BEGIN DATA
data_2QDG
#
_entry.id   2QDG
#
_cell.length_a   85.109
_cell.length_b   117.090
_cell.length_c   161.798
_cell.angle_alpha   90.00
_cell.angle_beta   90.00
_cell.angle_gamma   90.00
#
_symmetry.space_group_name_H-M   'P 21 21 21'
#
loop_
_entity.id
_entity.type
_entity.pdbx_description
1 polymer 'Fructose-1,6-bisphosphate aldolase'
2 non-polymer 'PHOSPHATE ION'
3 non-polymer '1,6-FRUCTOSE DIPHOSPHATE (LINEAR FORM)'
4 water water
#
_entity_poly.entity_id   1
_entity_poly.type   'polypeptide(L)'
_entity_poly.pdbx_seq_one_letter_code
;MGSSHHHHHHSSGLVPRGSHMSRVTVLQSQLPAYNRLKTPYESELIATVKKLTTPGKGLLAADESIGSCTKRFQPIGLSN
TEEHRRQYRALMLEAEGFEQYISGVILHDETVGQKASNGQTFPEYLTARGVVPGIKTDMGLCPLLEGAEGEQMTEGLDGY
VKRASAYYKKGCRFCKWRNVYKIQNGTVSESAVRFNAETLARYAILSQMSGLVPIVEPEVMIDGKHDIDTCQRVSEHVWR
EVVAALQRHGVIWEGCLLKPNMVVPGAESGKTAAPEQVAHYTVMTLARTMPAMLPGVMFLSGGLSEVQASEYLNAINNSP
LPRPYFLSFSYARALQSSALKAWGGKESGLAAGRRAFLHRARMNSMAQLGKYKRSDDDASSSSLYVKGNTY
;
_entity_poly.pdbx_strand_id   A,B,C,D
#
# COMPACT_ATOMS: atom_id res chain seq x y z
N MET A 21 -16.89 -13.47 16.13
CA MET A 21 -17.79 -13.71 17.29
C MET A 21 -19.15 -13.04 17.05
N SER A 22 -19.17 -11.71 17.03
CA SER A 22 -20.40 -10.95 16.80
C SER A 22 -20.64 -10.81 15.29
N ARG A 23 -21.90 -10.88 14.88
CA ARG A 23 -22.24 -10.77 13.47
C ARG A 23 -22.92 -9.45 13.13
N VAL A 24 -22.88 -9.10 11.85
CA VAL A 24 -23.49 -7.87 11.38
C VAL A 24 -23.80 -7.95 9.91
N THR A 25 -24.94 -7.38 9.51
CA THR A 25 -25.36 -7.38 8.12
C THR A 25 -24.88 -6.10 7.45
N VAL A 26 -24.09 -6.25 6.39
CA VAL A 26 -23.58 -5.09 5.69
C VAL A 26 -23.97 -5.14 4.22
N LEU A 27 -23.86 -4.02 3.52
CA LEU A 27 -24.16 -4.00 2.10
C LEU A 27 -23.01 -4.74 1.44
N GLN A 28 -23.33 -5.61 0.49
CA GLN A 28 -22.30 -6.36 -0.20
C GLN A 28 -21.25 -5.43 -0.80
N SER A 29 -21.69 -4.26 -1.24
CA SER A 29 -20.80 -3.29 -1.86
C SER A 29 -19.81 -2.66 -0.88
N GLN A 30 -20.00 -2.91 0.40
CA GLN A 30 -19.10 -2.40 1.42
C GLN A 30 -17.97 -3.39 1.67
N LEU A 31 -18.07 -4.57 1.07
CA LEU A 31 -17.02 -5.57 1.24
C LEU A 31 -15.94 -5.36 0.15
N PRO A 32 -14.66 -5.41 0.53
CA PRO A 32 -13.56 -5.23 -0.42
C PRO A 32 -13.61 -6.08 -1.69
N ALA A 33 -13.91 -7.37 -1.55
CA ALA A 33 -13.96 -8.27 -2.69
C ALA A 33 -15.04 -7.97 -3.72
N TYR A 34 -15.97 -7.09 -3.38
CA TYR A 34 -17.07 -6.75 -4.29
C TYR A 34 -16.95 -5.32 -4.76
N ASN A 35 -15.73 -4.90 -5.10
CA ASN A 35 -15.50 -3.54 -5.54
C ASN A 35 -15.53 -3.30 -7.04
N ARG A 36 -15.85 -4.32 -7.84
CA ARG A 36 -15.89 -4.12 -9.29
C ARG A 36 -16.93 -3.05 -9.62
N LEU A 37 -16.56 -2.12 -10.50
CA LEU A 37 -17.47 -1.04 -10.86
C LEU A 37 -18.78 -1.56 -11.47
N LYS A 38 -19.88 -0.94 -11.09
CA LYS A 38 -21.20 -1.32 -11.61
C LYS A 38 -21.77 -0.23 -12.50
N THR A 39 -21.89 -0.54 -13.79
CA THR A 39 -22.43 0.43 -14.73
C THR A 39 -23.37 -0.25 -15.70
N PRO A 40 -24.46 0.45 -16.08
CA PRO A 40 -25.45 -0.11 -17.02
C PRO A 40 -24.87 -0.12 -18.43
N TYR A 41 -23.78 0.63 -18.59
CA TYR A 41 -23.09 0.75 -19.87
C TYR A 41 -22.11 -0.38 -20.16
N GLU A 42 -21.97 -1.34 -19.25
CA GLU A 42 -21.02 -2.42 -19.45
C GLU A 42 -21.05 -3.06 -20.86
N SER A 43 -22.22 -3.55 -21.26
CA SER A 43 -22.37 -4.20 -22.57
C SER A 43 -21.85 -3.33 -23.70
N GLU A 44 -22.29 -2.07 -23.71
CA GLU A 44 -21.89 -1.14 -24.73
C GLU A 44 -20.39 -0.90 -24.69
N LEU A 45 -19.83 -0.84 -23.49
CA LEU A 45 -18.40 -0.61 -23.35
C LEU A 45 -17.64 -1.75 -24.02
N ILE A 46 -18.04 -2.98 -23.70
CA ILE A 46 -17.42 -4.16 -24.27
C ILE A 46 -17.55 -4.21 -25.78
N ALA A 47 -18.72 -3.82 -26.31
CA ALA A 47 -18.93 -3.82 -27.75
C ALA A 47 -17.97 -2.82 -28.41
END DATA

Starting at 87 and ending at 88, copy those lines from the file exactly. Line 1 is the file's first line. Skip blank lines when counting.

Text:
CA LYS A 38 -21.20 -1.32 -11.61
C LYS A 38 -21.77 -0.23 -12.50